The Antikythera Mechanism (1902)

On this day (17 May) in 1902, a small piece of bronze caught the eye of archaeologist Valerios Stais.. He was examining artefacts from a wrecked Roman cargo ship off the island of Antikythera in Greece.

It looked like a small wheel or cog, in fact he had just discovered what has come to be known as the Antikythera Mechanism, the world’s first analogical computer.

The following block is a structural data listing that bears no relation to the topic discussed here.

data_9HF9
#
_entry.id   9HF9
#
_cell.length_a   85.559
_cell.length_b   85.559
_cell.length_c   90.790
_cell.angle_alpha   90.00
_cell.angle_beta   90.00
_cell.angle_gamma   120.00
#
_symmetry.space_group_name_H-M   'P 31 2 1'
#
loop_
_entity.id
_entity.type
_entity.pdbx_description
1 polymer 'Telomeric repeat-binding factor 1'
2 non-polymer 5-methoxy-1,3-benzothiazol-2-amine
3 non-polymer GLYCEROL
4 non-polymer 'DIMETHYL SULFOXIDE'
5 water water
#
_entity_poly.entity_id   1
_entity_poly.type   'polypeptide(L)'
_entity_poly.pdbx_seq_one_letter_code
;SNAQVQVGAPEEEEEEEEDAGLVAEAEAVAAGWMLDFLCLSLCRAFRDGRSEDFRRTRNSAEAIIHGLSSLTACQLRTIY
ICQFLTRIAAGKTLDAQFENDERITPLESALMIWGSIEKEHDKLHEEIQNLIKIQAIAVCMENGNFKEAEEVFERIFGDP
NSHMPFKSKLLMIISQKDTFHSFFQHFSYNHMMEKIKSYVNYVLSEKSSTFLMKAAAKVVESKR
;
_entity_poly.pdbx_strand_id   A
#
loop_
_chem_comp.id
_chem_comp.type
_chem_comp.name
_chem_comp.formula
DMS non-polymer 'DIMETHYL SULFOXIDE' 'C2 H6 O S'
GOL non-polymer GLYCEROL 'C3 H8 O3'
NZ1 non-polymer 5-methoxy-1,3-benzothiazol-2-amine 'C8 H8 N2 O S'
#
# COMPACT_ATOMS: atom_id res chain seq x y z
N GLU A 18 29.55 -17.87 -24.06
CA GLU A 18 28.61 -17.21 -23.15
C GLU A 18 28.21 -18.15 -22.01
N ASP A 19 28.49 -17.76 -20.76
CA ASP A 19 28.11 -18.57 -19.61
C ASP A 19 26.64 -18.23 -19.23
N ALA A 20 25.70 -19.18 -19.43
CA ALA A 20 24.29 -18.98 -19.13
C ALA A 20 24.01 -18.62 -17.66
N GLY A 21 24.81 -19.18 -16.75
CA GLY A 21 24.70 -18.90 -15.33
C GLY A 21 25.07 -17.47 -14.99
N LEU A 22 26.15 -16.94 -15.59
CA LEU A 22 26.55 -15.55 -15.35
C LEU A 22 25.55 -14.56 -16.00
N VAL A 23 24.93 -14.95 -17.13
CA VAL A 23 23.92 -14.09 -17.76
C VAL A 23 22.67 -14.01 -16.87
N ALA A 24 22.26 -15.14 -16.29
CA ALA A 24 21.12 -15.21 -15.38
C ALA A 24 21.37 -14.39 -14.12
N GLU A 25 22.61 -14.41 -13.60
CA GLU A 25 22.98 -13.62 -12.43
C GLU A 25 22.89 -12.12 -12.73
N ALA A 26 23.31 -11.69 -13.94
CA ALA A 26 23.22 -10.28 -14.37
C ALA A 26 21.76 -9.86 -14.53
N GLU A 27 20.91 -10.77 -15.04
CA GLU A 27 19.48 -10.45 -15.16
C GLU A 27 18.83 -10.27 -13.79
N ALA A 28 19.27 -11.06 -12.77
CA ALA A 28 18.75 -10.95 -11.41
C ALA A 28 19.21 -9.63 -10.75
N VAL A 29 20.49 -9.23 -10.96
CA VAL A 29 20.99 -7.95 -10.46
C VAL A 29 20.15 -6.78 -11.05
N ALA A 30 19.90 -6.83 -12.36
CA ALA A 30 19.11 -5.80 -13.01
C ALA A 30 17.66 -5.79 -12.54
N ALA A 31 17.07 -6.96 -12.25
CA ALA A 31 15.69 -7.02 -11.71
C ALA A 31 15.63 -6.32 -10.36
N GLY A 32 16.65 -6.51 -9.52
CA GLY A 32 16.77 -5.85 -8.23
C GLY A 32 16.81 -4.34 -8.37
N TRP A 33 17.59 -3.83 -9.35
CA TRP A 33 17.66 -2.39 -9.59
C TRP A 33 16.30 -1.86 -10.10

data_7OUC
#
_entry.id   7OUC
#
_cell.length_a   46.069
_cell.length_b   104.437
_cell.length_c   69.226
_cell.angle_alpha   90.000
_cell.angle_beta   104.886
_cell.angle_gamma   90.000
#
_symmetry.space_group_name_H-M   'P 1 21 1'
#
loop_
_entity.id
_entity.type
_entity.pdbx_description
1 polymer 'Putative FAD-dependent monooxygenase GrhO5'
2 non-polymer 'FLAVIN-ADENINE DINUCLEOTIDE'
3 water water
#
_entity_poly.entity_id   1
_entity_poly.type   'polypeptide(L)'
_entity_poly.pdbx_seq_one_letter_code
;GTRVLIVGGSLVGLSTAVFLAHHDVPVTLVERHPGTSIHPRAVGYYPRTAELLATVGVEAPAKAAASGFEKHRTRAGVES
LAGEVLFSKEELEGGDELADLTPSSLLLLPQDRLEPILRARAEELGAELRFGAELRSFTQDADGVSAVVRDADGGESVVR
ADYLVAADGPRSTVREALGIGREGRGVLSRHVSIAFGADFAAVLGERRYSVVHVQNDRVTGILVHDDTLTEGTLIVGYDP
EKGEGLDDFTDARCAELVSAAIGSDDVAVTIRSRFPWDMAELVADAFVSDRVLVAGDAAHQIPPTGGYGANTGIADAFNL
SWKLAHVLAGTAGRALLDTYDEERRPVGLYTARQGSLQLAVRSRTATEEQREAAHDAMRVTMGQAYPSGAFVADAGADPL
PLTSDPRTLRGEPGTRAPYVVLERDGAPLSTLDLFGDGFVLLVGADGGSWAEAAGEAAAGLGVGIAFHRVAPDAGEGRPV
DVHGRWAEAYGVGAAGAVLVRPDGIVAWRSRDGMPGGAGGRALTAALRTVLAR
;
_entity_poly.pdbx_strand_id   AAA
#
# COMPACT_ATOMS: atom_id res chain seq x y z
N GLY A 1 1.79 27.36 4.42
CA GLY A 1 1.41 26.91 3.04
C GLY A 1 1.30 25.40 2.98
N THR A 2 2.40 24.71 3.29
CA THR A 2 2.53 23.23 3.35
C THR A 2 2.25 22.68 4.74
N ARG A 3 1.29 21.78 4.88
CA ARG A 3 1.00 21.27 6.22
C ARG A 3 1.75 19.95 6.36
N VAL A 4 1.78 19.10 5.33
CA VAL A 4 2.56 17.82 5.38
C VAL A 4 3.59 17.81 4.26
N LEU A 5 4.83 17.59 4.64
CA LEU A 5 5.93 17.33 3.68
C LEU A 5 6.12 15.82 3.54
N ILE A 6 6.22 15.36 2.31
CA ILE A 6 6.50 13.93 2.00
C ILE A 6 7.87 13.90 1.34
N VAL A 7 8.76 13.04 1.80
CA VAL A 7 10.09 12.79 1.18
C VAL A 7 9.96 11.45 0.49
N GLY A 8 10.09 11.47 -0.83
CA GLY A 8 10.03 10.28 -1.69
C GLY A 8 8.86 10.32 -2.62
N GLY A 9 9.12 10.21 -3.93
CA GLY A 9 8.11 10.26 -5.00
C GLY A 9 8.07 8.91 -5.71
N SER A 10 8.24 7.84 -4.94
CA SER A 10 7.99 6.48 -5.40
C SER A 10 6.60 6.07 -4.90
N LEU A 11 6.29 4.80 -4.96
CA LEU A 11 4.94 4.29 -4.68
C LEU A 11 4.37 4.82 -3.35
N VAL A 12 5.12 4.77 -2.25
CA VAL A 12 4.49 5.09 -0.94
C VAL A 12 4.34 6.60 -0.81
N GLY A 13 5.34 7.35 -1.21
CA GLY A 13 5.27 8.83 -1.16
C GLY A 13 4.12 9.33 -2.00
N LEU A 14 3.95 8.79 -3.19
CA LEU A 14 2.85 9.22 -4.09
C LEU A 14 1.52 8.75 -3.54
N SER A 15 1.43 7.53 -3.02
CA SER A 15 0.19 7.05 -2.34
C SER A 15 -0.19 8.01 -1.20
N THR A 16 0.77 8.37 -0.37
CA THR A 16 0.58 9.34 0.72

This extraordinary two-thousand-year-old computer system was used by the ancient Greeks as an astronomical calculator, able to chart the planets and make predictions. The extraordinary device is believed to have been made on the island of Rhodes around 150 BC, and classical literature of the time does allude to mechanisms similar to this one, meaning this was unlikely to be the only one of its kind. Well over a hundred years after its discovery, the Antikythera mechanism is still being extensively researched, in an attempt to fully unlock an ancient piece of human ingenuity. Source

The Antikythera Mechanism is also a 2020 album by my friend Jack Hertz.

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